Former soldier hits the books

Though some might call it tough, the MBA program in the School of Business is a far cry from where Capt. Marc Ortiz was last year.That’s when Ortiz – a 1999 graduate of the United States Military Academy and a captain in the 1st Squadron, 7th (US) Cavalry Regiment – was in Iraq.

Ortiz decided to go back to school after getting back from Iraq on March 15.

“I went back to school to get some experience in the business world since all of my work experience has been in the Army,” Ortiz said.

Currently, Ortiz is serving in the reserves while he is a full-time MBA student. He helps to train the Army ROTC cadets at TCU.

He’s “dedicated,” said Maj. John Agor, a professor of military science.

“When he talks, the cadets listen,” Agor said.

Ortiz said he decided to attend graduate school in April. After looking into his options, he decided TCU was the best place. With graduate assistance and a scholarship, Ortiz’s tuition is almost completely covered.

After graduating from West Point, he was assigned to Fort Hood in January 2000.

During his six years in the Army, Ortiz spent two years in Doha, Qatar, and Baghdad, Iraq.

Ortiz’s first deployment was with a special operations unit. His second was with the 1st Cavalry Division out of Fort Hood.

Although Ortiz was a squadron communications officer, Capt. Jason Dudley said, “Marc volunteered to go out on combat patrols despite the fact that his duties and responsibilities as a signal officer kept him inside the camp and relatively out of harm’s way.”

Capt. Ted Stokes, squadron training officer, said that Ortiz assumed a self-assigned role as battle captain during the Iraqi elections and put himself in harm’s way.

“Daily, he performed his duties above and beyond,” Stokes said.

Both Stokes and Dudley spoke of situations in which Ortiz put his own life at risk to help others. They each described him as having a good sense of humor, but they also said Ortiz knows when he needs to be serious.

Though Joshua Lough was worried about his good friend Ortiz, Lough said he knew that Ortiz’s training “put him in a good position to survive.”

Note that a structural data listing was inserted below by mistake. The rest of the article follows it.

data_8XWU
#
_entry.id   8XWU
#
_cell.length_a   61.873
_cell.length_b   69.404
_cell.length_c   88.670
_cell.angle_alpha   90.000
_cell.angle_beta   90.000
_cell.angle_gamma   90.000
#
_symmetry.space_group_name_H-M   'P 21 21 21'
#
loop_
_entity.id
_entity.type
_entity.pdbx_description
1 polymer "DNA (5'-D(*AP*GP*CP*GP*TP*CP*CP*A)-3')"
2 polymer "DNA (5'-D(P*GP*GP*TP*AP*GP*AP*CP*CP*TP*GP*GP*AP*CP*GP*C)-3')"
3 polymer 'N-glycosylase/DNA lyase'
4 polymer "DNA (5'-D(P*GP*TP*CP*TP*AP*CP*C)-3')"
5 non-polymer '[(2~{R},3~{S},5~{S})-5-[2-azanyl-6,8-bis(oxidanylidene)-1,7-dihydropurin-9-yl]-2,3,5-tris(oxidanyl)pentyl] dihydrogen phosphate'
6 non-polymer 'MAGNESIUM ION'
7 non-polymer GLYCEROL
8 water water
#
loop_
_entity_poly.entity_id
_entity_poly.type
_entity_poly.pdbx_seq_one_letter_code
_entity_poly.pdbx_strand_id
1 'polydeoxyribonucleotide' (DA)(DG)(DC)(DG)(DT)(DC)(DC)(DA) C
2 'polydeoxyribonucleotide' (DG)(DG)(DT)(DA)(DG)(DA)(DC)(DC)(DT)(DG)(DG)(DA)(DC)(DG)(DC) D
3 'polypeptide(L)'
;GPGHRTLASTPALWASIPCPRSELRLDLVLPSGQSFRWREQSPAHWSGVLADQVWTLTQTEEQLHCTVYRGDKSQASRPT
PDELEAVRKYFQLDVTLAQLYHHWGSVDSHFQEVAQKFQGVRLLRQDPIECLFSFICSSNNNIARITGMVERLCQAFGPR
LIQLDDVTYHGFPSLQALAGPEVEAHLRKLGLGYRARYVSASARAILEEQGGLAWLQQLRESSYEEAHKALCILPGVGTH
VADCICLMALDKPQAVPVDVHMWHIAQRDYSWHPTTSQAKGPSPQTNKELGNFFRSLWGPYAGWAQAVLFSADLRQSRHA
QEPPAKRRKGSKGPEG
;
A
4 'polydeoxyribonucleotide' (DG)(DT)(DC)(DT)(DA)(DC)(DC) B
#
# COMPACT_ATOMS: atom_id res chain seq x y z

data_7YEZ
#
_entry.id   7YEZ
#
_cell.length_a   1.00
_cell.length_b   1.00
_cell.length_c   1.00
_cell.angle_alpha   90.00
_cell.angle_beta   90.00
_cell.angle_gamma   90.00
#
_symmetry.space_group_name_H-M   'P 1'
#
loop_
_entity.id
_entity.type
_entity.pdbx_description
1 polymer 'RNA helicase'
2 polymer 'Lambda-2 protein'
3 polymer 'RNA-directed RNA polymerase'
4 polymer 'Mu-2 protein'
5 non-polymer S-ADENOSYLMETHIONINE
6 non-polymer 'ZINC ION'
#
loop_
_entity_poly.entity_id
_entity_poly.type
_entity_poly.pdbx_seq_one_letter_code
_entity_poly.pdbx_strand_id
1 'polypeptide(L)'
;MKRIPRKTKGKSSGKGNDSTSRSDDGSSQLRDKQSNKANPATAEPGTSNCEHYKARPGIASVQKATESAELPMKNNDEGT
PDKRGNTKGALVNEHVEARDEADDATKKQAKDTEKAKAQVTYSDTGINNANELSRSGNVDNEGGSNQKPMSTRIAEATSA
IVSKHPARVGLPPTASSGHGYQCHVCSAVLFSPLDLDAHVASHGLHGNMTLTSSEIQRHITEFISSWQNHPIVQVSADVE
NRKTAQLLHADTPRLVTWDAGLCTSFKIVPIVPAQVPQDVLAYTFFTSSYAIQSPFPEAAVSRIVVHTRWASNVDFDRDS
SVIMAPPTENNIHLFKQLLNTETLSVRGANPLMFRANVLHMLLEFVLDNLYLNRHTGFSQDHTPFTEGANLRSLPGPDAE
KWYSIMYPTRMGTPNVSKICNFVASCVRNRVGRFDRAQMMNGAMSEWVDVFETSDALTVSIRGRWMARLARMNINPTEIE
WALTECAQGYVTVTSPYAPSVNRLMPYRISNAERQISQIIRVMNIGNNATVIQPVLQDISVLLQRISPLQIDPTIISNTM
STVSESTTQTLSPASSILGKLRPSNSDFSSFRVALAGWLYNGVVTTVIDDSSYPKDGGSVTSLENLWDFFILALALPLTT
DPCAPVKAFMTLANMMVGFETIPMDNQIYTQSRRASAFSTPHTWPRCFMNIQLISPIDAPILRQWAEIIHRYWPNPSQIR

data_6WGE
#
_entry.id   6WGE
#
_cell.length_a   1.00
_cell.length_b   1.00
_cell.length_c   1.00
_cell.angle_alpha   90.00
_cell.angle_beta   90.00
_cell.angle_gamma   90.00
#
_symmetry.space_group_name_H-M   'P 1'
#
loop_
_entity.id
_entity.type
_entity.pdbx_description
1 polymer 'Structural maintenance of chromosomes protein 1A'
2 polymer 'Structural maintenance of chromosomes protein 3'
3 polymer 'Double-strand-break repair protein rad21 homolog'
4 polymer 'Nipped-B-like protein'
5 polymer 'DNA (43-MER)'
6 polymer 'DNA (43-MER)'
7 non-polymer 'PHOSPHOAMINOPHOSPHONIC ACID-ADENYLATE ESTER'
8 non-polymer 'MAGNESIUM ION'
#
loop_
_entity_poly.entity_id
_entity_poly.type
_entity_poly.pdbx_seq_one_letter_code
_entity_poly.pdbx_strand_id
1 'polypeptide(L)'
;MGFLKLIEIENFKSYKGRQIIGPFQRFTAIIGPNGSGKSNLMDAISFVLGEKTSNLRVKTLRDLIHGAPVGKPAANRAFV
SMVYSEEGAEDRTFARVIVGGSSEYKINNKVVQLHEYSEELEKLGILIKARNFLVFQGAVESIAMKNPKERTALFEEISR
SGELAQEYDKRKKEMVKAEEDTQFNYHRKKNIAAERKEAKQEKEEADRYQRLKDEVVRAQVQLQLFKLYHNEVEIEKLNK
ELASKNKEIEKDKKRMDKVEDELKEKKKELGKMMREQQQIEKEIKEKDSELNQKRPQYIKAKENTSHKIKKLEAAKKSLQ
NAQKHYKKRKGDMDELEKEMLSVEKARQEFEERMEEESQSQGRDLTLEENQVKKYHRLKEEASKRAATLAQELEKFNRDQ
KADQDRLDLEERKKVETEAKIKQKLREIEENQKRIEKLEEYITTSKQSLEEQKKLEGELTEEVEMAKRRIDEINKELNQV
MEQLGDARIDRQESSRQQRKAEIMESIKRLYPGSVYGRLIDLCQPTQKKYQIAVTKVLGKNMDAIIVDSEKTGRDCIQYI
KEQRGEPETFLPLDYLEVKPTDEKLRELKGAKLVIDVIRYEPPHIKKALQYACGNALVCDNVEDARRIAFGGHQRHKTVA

Lough went to high school with Ortiz and described him as “dynamic” and “loyal.”

“I have always admired him for his discipline and the accomplishments he has achieved because of that quality,” Lough said, “When it comes to the war, I’d say that I’m even prouder of him.”

Ortiz said that though there are many different views of the war, he believes in the mission.

“Our mission is to help people,” Ortiz said.

Ortiz described the people in the Al Soweib area of Baghdad when he first arrived as untrusting, but after his unit built new roads, a sewer system and a town hall, the people were waving and smiling at Ortiz’s unit.

The American media coverage of the war is “sanitized,” Ortiz said.

“Other countries probably have a better idea (of the war) than American citizens,” Ortiz said, because many other countries show images that the American media would not show.

Ortiz said much of the war coverage was slanted because many of the good events were not fully covered or covered at all.

“American media wants to tell the bad side,” Ortiz said. He said the election day in Iraq on Jan. 30 was not fully covered.

Ortiz said that, despite a call to withdraw from Iraq by many Americans, at least three more years of rotation of soldiers are needed. He said that the biggest goal is to train the security forces in Iraq so the United States can withdraw.

“They’re getting on-the-job training,” Ortiz said of the Iraqi security forces.